California: Desperation Rising as Water Runs Out

Gravity sensing satellites have measured the withdrawal of water from the aquifer underlying California's Central Valley. It's almost over. (NASA images)

Gravity sensing satellites have measured the withdrawal of water from the aquifer underlying California’s Central Valley. It’s almost over. (NASA images)

In more than 500 households in Tulare County, California, over a thousand people have been without running water for months. The reason you have not heard much about them is that they are poor working immigrants who labor in the Central Valley’s pastures of plenty to give us this day our daily lettuce and cilantro. They are homeowners whose homes are now worthless, dreamers of the American Dream who are now forced to buy bottled water to drink, to shower from coffee cans and flush with buckets filled at community tanks (with water from wells in imminent danger of going dry). Children are being kept home from school because they are too dirty. Proud cooks are feeding their families from cans. One resident told the New York Times (in a rare example of industrial media paying attention) “It’s a slow-moving disaster that nobody knows how to handle.” Continue reading

A United State of Incompetence

Ebola outbreak? White House intruder? Climate change? Don't worry, we're on it.

Ebola outbreak? White House intruder? Climate change? Don’t worry, we’re on it.

A wise man once told me (no, wait, it was me, talking to myself) that when something bad happens, like a plane crashes, or Congress passes a law, it is usually for one of two reasons: a dark conspiracy by evil people, or rank incompetence. “If there is any doubt about the cause,” he, or I, said, “always assume incompetence. You will almost never be wrong.” The case is being illustrated these days with dismaying frequency.

Ebola in America. Get off a plane from Liberia, go to a hospital in Texas and tell them you’ve just come from West Africa and are desperately ill, they give you an aspirin, send you home and tell you to hug and kiss all your friends and family, it will make you feel much better. (Only that little tiny last part is made up. The rest of it, I wouldn’t dare.) Continue reading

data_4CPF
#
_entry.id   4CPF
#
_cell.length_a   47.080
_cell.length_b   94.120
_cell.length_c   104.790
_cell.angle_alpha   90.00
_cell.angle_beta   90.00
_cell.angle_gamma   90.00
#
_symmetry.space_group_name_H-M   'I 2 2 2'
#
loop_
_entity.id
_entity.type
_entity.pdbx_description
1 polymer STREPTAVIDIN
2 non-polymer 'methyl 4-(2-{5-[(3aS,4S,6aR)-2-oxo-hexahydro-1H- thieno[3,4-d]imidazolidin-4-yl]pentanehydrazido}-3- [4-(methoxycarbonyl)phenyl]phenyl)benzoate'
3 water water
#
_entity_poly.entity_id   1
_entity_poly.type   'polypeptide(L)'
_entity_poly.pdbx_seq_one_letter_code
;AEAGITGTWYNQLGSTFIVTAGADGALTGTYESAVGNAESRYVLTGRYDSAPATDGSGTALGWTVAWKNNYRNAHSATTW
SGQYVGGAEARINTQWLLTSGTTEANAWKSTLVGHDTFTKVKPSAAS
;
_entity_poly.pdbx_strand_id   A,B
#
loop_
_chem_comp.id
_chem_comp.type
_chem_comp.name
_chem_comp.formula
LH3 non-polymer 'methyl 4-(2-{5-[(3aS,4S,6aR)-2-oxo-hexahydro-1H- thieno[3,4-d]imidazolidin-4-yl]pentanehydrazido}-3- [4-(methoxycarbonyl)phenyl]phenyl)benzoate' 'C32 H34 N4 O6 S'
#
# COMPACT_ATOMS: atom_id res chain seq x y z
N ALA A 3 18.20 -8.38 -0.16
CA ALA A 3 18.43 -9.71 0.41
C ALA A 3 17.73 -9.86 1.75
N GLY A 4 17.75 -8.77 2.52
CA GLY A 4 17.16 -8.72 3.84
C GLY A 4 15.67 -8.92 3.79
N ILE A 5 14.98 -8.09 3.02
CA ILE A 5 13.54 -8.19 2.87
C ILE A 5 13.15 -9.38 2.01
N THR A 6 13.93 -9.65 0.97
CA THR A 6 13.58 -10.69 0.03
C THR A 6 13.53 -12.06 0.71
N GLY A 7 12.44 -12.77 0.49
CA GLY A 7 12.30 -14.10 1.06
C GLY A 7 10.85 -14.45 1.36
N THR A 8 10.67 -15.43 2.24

Miami Beach, October 9: Apocalypse Foretold [UPDATE: Problem Solved]

High-tide flooding caused by rising seas is impacting Miami and cities as far north as Boston with ever increasing frequency and severity. (Photo by Harold Wanless, University of Miami)

High-tide flooding caused by rising seas is impacting Miami and cities as far north as Boston with ever increasing frequency and severity. (Photo by Harold Wanless, University of Miami)

The projected sea-level rise of the next quarter-century or so because of climate change will occur, albeit briefly, in Miami Beach next Thursday. On that day, the alignment of the sun, earth and moon will produce a King Tide — the highest high tide of the year, a full foot above normal, or about half the sea level rise Miami is expected to experience by 2060. Construction crews are racing to fit plugs in the city’s stormwater drains that dump into the sea and, suddenly, provide a conduit for rising seawater directly to the streets, and to complete installation of four enormous pumps with which to fight the incoming tide. (By pumping the water where? Um, back into the rising sea. Isn’t that a little like bailing one end of a boat into the other?) Thus we get a preview not just of sea level rise, but of the hapless human response to it. Continue reading

Shale Oil Boom Breaking Down

No, this is not a Dallas suburb, it’s a fracking field. If you don’t like it now, imagine it in a few years, when it has been abandoned. (Photo by Simon Fraser University)